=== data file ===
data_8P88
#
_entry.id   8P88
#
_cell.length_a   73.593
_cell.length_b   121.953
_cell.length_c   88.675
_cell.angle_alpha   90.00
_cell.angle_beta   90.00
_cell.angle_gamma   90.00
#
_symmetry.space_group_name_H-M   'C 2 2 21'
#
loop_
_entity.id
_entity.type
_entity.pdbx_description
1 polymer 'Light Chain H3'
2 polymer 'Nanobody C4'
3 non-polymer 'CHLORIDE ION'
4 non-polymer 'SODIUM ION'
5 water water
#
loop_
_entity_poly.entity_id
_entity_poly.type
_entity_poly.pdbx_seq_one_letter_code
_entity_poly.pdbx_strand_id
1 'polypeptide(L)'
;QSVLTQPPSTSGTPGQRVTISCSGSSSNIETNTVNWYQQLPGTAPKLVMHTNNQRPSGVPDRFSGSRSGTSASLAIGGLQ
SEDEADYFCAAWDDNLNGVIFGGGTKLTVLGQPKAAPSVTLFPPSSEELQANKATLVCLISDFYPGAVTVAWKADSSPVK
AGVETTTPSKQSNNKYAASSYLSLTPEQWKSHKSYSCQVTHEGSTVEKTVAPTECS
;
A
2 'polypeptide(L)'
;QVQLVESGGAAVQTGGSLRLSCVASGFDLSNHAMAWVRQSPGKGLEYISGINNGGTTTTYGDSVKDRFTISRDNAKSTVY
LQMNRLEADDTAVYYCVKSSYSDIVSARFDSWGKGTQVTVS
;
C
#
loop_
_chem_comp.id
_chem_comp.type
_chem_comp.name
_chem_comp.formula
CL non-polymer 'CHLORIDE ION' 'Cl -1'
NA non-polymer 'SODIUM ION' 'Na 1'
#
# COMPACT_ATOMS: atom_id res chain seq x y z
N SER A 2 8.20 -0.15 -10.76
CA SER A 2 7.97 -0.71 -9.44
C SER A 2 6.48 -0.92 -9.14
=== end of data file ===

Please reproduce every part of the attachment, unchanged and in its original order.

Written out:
data_8P88
#
_entry.id   8P88
#
_cell.length_a   73.593
_cell.length_b   121.953
_cell.length_c   88.675
_cell.angle_alpha   90.00
_cell.angle_beta   90.00
_cell.angle_gamma   90.00
#
_symmetry.space_group_name_H-M   'C 2 2 21'
#
loop_
_entity.id
_entity.type
_entity.pdbx_description
1 polymer 'Light Chain H3'
2 polymer 'Nanobody C4'
3 non-polymer 'CHLORIDE ION'
4 non-polymer 'SODIUM ION'
5 water water
#
loop_
_entity_poly.entity_id
_entity_poly.type
_entity_poly.pdbx_seq_one_letter_code
_entity_poly.pdbx_strand_id
1 'polypeptide(L)'
;QSVLTQPPSTSGTPGQRVTISCSGSSSNIETNTVNWYQQLPGTAPKLVMHTNNQRPSGVPDRFSGSRSGTSASLAIGGLQ
SEDEADYFCAAWDDNLNGVIFGGGTKLTVLGQPKAAPSVTLFPPSSEELQANKATLVCLISDFYPGAVTVAWKADSSPVK
AGVETTTPSKQSNNKYAASSYLSLTPEQWKSHKSYSCQVTHEGSTVEKTVAPTECS
;
A
2 'polypeptide(L)'
;QVQLVESGGAAVQTGGSLRLSCVASGFDLSNHAMAWVRQSPGKGLEYISGINNGGTTTTYGDSVKDRFTISRDNAKSTVY
LQMNRLEADDTAVYYCVKSSYSDIVSARFDSWGKGTQVTVS
;
C
#
loop_
_chem_comp.id
_chem_comp.type
_chem_comp.name
_chem_comp.formula
CL non-polymer 'CHLORIDE ION' 'Cl -1'
NA non-polymer 'SODIUM ION' 'Na 1'
#
# COMPACT_ATOMS: atom_id res chain seq x y z
N SER A 2 8.20 -0.15 -10.76
CA SER A 2 7.97 -0.71 -9.44
C SER A 2 6.48 -0.92 -9.14